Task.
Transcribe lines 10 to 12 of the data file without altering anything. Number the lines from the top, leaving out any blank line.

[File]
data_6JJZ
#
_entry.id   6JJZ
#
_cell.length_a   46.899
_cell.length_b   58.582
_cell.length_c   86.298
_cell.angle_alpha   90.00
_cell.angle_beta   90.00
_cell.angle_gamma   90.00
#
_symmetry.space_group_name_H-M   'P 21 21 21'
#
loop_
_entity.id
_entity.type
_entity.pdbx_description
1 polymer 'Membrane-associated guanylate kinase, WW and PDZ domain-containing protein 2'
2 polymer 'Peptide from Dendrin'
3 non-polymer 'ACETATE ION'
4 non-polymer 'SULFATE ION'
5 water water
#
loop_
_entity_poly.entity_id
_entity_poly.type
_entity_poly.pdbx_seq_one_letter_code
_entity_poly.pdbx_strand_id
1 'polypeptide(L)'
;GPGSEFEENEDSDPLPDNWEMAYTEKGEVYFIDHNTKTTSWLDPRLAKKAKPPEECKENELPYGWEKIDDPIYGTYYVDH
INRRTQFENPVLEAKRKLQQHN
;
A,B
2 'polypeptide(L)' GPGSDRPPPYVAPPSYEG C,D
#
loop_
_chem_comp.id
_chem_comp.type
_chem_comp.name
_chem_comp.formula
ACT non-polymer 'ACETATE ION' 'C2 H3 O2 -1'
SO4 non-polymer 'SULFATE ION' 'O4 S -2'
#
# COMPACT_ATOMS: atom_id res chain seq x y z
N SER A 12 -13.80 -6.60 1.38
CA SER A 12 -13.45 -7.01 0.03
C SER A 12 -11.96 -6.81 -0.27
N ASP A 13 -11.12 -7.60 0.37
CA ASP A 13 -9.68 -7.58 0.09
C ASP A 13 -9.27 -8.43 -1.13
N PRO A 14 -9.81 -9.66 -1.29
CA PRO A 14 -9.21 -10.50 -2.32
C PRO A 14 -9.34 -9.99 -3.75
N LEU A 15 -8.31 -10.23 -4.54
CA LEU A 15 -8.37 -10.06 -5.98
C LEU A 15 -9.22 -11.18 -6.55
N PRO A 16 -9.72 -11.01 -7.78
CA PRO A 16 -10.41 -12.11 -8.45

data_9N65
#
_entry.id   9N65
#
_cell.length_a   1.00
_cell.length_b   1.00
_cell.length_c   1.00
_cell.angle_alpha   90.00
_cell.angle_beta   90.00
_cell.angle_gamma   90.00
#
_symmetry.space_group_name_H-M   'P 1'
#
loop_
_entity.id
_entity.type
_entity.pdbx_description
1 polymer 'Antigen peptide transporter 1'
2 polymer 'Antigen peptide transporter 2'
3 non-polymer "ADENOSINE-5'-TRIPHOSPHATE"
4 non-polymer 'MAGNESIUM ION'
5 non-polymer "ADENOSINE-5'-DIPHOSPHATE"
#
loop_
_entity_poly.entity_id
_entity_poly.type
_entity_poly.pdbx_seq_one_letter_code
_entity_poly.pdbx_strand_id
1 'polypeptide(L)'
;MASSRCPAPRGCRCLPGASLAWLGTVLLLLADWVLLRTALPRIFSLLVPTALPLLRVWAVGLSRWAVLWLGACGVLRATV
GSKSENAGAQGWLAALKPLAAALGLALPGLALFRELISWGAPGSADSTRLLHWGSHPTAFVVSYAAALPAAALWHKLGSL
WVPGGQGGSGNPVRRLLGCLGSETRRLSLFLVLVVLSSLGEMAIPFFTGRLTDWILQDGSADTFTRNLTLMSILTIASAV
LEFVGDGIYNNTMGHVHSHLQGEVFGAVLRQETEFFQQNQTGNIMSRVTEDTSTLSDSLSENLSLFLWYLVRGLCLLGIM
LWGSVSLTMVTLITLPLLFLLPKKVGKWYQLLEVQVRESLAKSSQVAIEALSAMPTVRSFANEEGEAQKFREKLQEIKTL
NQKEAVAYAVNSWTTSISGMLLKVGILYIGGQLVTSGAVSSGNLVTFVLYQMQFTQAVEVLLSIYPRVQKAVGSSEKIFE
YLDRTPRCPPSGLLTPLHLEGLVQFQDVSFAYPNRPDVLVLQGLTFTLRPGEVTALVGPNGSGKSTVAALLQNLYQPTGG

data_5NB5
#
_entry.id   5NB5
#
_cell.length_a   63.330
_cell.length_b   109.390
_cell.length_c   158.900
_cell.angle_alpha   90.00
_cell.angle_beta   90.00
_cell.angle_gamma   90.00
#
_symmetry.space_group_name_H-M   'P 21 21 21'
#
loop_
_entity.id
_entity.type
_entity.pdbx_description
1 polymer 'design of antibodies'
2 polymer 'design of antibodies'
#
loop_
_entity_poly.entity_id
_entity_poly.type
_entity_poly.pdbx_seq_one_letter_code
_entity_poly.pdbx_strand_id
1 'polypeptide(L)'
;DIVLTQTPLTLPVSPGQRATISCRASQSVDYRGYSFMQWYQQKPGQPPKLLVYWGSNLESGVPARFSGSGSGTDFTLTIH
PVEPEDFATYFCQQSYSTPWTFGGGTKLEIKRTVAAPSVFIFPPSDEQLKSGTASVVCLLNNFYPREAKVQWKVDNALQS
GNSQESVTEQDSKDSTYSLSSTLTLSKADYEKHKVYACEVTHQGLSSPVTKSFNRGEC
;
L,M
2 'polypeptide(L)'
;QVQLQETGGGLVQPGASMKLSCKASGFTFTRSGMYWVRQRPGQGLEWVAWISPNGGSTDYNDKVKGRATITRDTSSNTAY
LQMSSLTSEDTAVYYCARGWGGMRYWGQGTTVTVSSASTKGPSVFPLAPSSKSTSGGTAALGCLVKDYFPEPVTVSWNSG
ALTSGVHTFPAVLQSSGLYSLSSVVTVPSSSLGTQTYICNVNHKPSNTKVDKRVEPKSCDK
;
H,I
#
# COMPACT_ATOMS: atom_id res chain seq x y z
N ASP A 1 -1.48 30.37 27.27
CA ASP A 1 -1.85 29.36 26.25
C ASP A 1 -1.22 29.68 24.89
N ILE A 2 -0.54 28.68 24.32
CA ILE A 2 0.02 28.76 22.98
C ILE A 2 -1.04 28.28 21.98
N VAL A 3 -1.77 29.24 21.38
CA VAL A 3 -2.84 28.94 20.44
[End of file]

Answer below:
_cell.angle_gamma   90.00
#
_symmetry.space_group_name_H-M   'P 21 21 21'